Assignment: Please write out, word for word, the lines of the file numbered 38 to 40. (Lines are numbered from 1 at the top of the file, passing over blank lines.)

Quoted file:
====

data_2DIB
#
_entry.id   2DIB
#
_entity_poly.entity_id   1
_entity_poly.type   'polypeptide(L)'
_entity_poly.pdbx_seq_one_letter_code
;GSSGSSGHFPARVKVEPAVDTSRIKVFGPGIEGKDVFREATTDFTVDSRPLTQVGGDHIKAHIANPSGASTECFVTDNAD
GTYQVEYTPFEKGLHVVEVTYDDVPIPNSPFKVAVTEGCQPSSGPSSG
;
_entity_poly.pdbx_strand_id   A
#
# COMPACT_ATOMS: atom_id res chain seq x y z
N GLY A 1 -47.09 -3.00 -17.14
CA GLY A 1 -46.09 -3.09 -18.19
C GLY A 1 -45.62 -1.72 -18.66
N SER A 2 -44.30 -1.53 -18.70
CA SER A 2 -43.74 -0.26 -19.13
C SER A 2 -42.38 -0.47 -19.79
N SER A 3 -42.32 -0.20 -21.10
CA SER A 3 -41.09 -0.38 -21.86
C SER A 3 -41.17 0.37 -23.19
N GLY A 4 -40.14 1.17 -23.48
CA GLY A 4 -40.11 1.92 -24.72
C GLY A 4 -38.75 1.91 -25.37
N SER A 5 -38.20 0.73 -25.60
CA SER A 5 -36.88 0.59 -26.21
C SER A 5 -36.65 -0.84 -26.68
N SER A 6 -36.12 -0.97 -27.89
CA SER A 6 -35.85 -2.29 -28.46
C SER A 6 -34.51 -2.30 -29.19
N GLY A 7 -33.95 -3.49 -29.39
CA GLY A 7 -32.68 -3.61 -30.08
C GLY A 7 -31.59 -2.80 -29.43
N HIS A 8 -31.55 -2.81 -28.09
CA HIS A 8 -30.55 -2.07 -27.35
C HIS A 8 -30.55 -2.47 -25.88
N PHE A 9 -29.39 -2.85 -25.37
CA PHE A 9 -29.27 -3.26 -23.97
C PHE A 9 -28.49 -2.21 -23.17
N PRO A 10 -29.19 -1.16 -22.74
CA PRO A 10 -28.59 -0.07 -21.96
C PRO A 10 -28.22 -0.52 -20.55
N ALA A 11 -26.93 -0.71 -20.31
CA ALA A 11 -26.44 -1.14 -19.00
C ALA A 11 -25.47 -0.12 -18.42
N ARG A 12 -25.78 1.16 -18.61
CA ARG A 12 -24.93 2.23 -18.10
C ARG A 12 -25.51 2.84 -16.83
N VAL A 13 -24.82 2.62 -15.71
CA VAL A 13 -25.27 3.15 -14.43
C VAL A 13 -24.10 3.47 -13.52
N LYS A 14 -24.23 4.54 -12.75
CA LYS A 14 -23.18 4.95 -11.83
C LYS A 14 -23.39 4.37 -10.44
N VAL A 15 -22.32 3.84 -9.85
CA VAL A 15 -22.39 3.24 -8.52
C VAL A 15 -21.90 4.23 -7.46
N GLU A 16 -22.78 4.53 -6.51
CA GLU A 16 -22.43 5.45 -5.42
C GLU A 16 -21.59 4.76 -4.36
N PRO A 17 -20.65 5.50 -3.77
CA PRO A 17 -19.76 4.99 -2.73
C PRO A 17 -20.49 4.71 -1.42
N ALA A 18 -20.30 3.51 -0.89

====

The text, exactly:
N PHE A 9 -29.39 -2.85 -25.37
CA PHE A 9 -29.27 -3.26 -23.97
C PHE A 9 -28.49 -2.21 -23.17